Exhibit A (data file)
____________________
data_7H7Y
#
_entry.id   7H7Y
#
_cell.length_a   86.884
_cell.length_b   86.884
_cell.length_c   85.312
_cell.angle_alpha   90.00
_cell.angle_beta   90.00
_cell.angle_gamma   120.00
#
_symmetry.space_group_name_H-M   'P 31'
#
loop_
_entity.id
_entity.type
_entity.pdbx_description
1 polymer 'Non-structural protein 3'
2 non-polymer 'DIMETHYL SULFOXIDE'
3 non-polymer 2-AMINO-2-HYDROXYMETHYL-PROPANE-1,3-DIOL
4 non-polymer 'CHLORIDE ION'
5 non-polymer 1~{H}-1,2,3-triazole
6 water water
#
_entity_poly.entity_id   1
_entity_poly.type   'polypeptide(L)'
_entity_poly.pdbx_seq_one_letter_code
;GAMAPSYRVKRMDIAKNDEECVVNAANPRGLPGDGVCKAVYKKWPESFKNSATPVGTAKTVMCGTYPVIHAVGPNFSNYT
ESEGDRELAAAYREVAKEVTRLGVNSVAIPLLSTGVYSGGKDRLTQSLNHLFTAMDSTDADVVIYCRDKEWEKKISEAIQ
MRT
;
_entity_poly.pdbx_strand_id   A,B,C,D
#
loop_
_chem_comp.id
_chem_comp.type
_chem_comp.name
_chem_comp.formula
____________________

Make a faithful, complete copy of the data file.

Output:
data_7H7Y
#
_entry.id   7H7Y
#
_cell.length_a   86.884
_cell.length_b   86.884
_cell.length_c   85.312
_cell.angle_alpha   90.00
_cell.angle_beta   90.00
_cell.angle_gamma   120.00
#
_symmetry.space_group_name_H-M   'P 31'
#
loop_
_entity.id
_entity.type
_entity.pdbx_description
1 polymer 'Non-structural protein 3'
2 non-polymer 'DIMETHYL SULFOXIDE'
3 non-polymer 2-AMINO-2-HYDROXYMETHYL-PROPANE-1,3-DIOL
4 non-polymer 'CHLORIDE ION'
5 non-polymer 1~{H}-1,2,3-triazole
6 water water
#
_entity_poly.entity_id   1
_entity_poly.type   'polypeptide(L)'
_entity_poly.pdbx_seq_one_letter_code
;GAMAPSYRVKRMDIAKNDEECVVNAANPRGLPGDGVCKAVYKKWPESFKNSATPVGTAKTVMCGTYPVIHAVGPNFSNYT
ESEGDRELAAAYREVAKEVTRLGVNSVAIPLLSTGVYSGGKDRLTQSLNHLFTAMDSTDADVVIYCRDKEWEKKISEAIQ
MRT
;
_entity_poly.pdbx_strand_id   A,B,C,D
#
loop_
_chem_comp.id
_chem_comp.type
_chem_comp.name
_chem_comp.formula